Robert McCrum at the British newspaper the Guardian offers a piece on Raymond Chandler's The Big Sleep, selected by the newspaper as number 62 in their 100 Best Novels series.
Enter Philip Marlowe, one of the great characters in the Anglo-American novel, a protagonist to rival and possibly surpass Sherlock Holmes. Marlowe holds the key to the enduring appeal of this novel and the six that followed. In 1951, Chandler told his publisher, “It begins to look as though I were tied to this fellow for life.”
Maybe he should not have been surprised. Chandler fully understood the archetypal fictional detective, and had been polishing the character for years. In The Simple Art of Murder (1950) he describes such a man in a famous passage:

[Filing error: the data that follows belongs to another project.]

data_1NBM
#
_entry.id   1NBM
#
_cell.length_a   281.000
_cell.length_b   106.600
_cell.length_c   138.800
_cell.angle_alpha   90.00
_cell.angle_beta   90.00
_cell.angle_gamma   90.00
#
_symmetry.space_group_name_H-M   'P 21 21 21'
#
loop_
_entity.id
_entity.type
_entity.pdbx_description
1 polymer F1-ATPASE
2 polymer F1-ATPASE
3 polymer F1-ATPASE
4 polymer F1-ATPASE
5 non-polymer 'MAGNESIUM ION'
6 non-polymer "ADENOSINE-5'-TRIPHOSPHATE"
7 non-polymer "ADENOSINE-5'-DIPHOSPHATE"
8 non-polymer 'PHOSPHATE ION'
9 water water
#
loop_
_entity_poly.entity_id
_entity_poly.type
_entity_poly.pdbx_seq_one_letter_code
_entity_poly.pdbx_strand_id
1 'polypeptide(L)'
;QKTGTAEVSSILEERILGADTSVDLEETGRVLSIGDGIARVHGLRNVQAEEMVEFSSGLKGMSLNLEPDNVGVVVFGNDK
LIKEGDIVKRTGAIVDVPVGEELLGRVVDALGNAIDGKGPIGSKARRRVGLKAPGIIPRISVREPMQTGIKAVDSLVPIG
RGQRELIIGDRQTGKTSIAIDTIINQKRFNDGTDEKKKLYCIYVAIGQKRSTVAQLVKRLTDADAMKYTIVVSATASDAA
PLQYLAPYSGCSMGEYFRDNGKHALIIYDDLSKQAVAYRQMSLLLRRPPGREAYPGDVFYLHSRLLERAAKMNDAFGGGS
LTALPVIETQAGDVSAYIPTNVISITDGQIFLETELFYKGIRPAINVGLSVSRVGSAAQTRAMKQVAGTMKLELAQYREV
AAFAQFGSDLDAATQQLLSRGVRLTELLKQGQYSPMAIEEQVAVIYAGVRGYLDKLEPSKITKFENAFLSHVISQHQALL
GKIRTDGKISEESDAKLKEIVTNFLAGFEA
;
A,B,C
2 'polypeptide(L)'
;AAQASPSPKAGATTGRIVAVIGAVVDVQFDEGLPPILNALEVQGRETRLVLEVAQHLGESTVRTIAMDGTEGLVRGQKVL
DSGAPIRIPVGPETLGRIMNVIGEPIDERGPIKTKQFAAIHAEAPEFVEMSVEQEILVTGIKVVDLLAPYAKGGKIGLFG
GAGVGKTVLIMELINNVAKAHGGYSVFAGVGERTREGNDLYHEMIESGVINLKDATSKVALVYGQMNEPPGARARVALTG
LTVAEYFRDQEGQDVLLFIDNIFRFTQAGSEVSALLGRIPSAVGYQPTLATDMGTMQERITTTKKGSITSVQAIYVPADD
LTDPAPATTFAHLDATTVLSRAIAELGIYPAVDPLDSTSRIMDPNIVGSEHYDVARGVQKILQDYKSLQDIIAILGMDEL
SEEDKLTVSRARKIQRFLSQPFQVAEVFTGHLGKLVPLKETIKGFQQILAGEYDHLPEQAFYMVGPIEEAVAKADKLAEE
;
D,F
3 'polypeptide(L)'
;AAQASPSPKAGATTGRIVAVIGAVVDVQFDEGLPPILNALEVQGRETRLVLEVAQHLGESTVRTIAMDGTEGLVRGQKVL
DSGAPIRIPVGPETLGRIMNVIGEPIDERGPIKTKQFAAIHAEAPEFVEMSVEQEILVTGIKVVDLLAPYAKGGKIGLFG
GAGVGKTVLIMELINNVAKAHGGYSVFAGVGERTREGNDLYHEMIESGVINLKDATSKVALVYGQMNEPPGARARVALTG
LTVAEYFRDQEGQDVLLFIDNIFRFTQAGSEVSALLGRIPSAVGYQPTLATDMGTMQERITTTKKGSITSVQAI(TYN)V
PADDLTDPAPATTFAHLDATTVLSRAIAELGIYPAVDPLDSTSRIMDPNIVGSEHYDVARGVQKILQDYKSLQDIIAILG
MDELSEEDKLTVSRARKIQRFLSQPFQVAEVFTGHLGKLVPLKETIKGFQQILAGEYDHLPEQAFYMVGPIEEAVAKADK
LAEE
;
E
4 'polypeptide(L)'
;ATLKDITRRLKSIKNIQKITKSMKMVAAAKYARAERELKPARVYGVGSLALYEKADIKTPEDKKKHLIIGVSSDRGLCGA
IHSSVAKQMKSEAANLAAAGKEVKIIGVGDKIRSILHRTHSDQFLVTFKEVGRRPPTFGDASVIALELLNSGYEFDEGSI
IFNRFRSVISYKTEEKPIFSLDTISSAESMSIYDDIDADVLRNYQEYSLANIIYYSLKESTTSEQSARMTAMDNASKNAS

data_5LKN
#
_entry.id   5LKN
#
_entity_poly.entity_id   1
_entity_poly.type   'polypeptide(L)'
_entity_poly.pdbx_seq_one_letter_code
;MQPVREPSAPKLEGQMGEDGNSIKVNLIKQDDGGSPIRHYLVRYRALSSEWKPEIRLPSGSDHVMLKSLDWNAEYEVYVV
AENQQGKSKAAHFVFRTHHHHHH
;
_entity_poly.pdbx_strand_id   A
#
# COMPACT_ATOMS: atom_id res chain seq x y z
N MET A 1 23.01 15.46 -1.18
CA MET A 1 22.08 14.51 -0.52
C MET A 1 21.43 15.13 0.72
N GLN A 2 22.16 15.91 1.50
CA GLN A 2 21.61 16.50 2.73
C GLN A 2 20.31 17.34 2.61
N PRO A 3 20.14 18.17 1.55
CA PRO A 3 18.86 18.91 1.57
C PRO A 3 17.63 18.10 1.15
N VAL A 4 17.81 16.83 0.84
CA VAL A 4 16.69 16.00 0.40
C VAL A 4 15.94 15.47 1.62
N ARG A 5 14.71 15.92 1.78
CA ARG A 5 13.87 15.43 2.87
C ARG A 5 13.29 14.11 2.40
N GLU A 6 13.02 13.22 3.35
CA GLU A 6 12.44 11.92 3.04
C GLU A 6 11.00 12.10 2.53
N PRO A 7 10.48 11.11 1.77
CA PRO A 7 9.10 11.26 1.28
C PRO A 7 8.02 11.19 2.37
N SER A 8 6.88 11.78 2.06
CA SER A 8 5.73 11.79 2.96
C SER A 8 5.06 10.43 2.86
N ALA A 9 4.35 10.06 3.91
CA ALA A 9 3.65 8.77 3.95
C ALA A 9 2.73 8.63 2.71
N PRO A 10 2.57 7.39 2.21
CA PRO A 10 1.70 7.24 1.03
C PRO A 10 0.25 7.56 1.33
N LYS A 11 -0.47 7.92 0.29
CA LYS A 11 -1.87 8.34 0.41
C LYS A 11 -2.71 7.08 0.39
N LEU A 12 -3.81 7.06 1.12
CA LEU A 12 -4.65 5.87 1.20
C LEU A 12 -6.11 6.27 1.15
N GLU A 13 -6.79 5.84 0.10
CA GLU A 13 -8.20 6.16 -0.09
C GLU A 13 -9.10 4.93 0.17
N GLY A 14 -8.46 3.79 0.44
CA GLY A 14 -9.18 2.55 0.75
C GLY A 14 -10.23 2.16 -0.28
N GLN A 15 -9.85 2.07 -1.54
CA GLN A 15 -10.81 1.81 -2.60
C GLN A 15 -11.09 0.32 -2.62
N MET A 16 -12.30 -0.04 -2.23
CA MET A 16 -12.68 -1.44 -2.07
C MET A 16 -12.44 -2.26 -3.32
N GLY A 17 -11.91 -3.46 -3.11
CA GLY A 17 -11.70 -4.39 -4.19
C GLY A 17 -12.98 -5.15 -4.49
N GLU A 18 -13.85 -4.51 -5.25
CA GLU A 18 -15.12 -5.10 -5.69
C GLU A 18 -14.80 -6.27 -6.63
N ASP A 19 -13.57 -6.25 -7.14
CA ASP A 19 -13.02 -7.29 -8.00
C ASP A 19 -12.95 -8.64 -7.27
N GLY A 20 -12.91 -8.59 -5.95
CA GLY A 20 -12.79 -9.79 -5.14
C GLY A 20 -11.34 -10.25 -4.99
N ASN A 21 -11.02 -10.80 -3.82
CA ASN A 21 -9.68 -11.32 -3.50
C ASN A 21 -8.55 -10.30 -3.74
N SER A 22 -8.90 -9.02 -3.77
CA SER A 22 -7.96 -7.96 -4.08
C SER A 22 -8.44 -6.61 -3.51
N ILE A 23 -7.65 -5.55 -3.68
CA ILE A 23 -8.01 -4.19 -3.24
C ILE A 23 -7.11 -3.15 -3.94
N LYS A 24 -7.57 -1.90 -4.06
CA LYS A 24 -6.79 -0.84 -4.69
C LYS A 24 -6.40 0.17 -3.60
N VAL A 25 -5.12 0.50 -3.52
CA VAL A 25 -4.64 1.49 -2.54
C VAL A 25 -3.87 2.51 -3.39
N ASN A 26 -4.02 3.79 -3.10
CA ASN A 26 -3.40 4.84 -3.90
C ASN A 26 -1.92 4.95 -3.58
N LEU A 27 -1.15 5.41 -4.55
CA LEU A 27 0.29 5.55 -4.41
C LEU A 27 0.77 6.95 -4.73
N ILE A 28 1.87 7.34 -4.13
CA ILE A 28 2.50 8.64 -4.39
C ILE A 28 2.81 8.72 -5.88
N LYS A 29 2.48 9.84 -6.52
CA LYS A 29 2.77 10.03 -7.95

“He must be a complete man and a common man and yet an unusual man… He is a lonely man and his pride is that you will treat him as a proud man or be very sorry you ever saw him. He talks as the man of his age talks, that is, with rude wit, a lively sense of the grotesque, a disgust for sham, and a contempt for pettiness.”
You can read the rest of the piece via the below link:
You can also read my Crime Beat column on Raymond Chandler's influence on crime novels and crime films via the below link:
And you can read my interview with Tom Williams, who wrote a Raymond Chandler biography via the below link: